Each year, a whole new wave of travelers descends on America's air travel system for the Christmas and New Year's holidays--barely a month after they'd taxed the same system to the utmost at Thanksgiving. So it's time--right now, before the tsunami of passengers arrives yet again--to assess what suddenly seems to be going right, and what each traveler can do to make sure the upcoming season is as painless as possible.
Recently, airline travelers have been tempted by the lofty idea of a so-called "passenger bill of rights." The premise of this newly proposed legislature is that if Congress gets involved in the airline industry again, air travel will return to a much-desired level of normalcy. In fact, it may already be doing so.
Instead, Christmas travelers need to follow a dozen or so simple "rules of the road"--or, skies--to smooth their passage through the system of airports, airliners and baggage facilities that will get them to grandmother's house on time and relatively hassle-free. These range from timing your trips, to properly layering your suitcase when you're packing it up, to watching the weather reports and printing your (online) boarding passes before you leave home.
If you follow these simple rules, I am deeply skeptical that a traveler's bill of rights is any kind of a bandwagon we need to jump on. The most compelling reason to shy away from this course of congressional action can be seen clearly by simply asking yourself: When has governmental bureaucracy been the answer to anything?
On the contrary to solving any current problems, government intervention will seismically disrupt an already fragile air system that is best solved by the airlines themselves. Despite conventional wisdom, flight delays and canceled flights are not in the best interests of airlines.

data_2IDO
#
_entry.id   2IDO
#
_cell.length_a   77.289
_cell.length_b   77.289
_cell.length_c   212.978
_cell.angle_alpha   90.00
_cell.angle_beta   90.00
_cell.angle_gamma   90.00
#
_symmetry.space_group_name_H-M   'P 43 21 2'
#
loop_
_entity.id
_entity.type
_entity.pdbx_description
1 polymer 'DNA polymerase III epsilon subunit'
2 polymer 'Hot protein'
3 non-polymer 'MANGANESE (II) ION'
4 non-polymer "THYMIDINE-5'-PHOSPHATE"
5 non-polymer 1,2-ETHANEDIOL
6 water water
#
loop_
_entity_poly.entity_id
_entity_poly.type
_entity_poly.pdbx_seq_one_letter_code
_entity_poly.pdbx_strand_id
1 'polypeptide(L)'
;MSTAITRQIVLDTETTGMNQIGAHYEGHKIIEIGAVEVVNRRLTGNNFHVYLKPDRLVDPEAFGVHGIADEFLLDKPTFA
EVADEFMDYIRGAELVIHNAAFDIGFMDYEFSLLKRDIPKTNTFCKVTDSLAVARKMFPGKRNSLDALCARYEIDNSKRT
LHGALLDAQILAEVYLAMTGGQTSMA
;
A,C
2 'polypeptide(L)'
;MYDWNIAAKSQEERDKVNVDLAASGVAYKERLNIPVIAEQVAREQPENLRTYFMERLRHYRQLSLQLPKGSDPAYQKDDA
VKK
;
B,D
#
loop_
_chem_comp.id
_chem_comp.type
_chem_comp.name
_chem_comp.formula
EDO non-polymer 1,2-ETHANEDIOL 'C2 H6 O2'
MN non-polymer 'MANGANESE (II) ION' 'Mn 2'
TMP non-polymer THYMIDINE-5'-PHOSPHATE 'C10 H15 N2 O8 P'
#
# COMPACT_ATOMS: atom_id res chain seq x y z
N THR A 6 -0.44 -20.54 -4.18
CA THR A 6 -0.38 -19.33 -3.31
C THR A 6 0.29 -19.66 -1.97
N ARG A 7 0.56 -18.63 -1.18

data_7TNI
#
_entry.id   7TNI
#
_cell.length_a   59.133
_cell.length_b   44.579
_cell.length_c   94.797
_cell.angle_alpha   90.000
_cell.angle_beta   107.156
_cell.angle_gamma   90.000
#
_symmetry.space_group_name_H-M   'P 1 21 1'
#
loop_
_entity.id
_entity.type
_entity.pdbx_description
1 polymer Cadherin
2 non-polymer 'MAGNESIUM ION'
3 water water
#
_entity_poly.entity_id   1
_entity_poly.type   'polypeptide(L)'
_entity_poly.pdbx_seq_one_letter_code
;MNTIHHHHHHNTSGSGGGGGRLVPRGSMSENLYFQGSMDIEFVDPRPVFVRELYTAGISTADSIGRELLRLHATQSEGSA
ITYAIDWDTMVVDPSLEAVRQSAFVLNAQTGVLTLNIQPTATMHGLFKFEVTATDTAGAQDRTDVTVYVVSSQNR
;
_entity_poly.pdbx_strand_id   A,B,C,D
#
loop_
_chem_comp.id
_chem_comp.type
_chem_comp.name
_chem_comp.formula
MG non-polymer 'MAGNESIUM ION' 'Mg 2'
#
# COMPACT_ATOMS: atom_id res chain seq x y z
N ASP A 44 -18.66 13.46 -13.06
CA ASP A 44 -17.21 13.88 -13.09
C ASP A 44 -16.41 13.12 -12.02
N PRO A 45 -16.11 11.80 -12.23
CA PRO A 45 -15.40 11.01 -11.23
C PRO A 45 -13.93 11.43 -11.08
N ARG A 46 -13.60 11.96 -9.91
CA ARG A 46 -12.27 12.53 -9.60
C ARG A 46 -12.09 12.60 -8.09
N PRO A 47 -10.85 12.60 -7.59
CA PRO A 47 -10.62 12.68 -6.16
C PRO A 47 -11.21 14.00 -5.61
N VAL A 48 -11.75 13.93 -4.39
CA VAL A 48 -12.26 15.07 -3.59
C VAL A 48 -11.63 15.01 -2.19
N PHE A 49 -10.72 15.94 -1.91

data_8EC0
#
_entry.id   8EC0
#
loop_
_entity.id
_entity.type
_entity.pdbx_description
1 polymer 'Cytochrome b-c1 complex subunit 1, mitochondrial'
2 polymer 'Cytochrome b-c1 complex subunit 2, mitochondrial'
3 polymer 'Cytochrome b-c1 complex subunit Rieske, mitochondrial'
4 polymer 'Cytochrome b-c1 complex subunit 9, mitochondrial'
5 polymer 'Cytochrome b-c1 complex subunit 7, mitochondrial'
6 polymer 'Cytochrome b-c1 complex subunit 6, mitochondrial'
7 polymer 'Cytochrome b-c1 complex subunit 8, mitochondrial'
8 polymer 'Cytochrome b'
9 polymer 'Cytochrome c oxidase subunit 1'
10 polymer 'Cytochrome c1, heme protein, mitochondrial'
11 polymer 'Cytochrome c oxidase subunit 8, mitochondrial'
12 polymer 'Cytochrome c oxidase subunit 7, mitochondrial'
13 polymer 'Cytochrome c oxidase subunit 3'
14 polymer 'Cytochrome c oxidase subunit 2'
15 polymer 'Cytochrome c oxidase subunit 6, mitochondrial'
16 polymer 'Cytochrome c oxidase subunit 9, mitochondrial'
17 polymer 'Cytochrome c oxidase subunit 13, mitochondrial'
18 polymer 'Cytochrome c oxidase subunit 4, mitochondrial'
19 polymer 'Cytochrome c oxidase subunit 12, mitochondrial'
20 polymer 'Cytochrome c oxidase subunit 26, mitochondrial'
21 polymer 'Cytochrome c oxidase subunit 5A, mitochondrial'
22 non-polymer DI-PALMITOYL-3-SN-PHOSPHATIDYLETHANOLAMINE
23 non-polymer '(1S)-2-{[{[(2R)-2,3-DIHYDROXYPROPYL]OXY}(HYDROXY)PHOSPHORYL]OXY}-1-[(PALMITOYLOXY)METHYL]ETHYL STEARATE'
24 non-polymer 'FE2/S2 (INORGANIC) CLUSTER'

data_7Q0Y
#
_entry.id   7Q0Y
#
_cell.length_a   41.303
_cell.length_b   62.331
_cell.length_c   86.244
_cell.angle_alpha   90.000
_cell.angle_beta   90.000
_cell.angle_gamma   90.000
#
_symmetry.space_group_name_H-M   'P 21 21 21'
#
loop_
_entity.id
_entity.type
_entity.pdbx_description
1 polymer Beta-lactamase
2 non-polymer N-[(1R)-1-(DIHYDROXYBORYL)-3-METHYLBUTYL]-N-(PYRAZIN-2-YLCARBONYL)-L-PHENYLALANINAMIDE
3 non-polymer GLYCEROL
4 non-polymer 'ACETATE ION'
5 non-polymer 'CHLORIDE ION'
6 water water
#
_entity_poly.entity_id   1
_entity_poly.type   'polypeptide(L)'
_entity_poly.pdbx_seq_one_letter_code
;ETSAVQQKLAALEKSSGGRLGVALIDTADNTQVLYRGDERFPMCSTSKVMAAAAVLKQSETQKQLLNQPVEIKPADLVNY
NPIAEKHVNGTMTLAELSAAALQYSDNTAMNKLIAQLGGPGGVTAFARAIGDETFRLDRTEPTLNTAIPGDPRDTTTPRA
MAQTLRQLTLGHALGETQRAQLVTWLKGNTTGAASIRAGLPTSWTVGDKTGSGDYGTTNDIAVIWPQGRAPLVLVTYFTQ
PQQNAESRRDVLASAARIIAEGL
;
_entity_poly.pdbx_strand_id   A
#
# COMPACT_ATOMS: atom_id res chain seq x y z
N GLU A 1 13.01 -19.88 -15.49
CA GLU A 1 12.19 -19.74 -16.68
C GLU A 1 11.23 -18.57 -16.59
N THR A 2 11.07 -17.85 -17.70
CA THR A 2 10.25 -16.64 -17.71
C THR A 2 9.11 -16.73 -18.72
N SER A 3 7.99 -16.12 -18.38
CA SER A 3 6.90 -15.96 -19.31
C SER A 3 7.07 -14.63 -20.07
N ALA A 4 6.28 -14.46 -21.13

Believe me when I tell you it is no fun for the airlines' chief dispatchers to see flights sitting on the ground, awaiting clearance for take-off. Not only is it less than entertaining, it can be a costly proposition both in terms of real cost (including fuel and overtime), as well as the bad publicity and loss of future passengers.
If Congress has its way, airlines will be subject to regulations that would force planes back to the gates if runway delays exceed pre-established time limits. Setting arbitrary time limits for delayed flights will ultimately result in more flight cancellations, potentially snowballing into passengers not getting to their intended destinations for days on end.
Take, for example, an episode I experienced this past summer. I was sitting on a Delta flight from Atlanta to Memphis, when, minutes after we pulled away from the gate, the pilot announced that we would have a wait to take-off, and that he would keep us posted. Forty-five minutes later, while our plane was still sitting on the runway, the pilot announced that he was monitoring the situation and that he would turn back to the gate if the delay became too lengthy.
After another 45 minutes, thus equaling a total of an hour and a half runway waiting time, the pilot informed us that there was still a delay, and that he was going to head back to the gate. At this point, it was clear the pilot feared backlash from angry passengers sitting on the runway for too long.